The completed work is bound in 2 volumes. The first one contains nearly all the text pertaining to Olavide's General Dermatology and is itself divided into 2 parts. The first part, from 1871, comprises 170 pages of preliminary discussion plus a so-called analytical index or table of contents, and 9 plates illustrating concepts in general dermatology. The plates compare anatomical lesions or basic structures. The second part of this first volume consists of 27 clinical lessons on skin diseases published over the years. Six lessons are on parasitic diseases (from 1873), 7 discuss pseudo-exanthematous conditions (from 1874), and 14 concern constitutional diseases with skin involvement (from 1880).

The second volume is the Atlas proper. It comprises 166 chromolithographs illustrating skin diseases, most of them drawn from patients observed directly on the wards of Hospital San Juan de Dios. Detailed comments — in the style of notes typically found in a patient's medical history — accompany each plate. The edition described here is credited to publisher José Gil Dorregaray in 1873.

Various persons contributed to producing this very complex work during different stages in the publication process. José Acevedo illustrated what he saw during direct observation of hospitalized patients. He also undertook the printing of some of the chromolithographs. Some of the plates were printed by others; the surnames credited are Kraus, Soldevilla, Llanta, and Rufflé. The histologic illustrations in the first volume were prepared by Federico Rubio y Galí from drawings by Peiró Rodrigo. As mentioned, José Gil Dorregaray was named as publisher. J. Mateu y Dommon, in Madrid, was the printer.

During our restoration of the illustrations over the past 12 years, which took place in the context of restoring many other objects in the Olavide Museum, two plates (IV and V) in the Atlas called our attention because they were quite different from the rest. They were in the section on spontaneous local skin diseases or deformities.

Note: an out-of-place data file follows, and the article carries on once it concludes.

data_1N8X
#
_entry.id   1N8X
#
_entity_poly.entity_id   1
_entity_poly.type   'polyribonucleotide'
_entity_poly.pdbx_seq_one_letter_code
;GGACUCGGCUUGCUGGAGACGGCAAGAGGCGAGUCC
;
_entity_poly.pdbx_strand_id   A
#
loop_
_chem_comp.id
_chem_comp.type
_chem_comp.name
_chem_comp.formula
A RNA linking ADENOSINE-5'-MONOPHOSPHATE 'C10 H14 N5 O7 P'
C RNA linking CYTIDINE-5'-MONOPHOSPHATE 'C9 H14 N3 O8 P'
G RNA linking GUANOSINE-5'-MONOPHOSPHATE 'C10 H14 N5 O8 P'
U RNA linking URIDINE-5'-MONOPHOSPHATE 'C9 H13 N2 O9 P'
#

Both were frontal portraits of a man wearing a dark jacket, a shirt, and a bow tie. He was drawn against a light green background. In both plates the portrait is centered on the page within an oval field, according to the custom of the time. Care has been taken with the quality of the drawing as well as the printing. No medical history concerning the skin conditions named accompanies either of these illustrations.

One of the plates, given the simple caption “disseminated canities” (Fig. 1), took us greatly by surprise when we realized how much the man shown resembles Dr Olavide himself, judging by photographs of him from obituaries or donated by the family. The photographs are on file in the museum's archives. Moreover, below the portrait, on the right, the handwritten notation “Olavide” appears, encouraging us to hypothesize that the author decided to include his own portrait in the Atlas, one of his most important works.

Figure 1.

Disseminated canities. Plate IV in the section on spontaneous local skin diseases or deformities.

(0.17MB).
Material and Methods

We gathered all the photographs of Dr Olavide we could locate in our museum, which holds donations from his family (Fig. 2). We also examined photographs known to be in other collections.I

Figure 2.

The 5 portraits of José Eugenio de Olavide y Landazábal.

(0.12MB).

In addition, we sought several more copies of the 1873 Atlas so that different prints of the portrait could be compared.

Four were available for comparison. The Royal National Academy of Medicine had 2 copies of the work, and our Olavide Museum had 1 copy plus a set of unbound plates and pages. An additional 11 copies were located. Seven belonged to the medical faculty of the Universidad Complutense de Madrid and 4 more were found in the private collections of dermatologists.